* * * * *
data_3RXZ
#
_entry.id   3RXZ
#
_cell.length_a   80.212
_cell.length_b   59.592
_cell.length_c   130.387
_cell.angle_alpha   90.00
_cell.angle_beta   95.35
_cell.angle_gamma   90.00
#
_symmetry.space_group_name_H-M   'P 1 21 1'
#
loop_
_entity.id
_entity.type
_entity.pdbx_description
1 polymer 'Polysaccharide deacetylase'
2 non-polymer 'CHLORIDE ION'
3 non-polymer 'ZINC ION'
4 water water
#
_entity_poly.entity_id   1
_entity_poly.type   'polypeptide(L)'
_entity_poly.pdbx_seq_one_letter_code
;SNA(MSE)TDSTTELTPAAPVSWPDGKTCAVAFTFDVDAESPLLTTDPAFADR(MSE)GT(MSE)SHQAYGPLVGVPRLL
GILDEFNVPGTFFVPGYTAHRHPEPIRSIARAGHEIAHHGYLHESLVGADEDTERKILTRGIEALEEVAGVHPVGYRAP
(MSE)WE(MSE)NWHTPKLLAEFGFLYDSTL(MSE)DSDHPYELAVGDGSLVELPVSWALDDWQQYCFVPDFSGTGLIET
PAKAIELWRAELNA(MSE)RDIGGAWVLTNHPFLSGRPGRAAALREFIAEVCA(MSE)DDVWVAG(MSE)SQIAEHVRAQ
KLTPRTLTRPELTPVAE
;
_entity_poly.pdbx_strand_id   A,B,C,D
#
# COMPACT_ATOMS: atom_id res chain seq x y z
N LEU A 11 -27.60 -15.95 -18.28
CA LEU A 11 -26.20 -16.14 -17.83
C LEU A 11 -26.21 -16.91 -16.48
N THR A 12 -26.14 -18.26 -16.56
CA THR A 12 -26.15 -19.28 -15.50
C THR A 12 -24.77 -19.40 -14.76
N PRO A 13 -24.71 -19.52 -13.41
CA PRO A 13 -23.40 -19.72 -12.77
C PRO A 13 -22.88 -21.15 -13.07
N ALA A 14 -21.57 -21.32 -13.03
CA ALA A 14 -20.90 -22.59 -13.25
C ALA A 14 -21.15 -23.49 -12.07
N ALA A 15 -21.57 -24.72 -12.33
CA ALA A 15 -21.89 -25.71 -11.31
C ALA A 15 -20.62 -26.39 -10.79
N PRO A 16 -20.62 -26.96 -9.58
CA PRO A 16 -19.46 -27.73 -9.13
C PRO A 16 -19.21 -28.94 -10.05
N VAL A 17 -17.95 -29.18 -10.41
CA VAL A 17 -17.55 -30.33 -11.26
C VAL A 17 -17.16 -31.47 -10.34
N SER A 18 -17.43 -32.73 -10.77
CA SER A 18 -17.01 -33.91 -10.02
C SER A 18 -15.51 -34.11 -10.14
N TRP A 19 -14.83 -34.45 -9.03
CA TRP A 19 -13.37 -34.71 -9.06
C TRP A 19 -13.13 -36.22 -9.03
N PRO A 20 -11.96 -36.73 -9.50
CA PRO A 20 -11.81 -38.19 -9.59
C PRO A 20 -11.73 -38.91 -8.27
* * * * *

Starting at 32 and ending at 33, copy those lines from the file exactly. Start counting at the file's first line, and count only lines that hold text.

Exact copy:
_entity_poly.pdbx_strand_id   A,B,C,D
#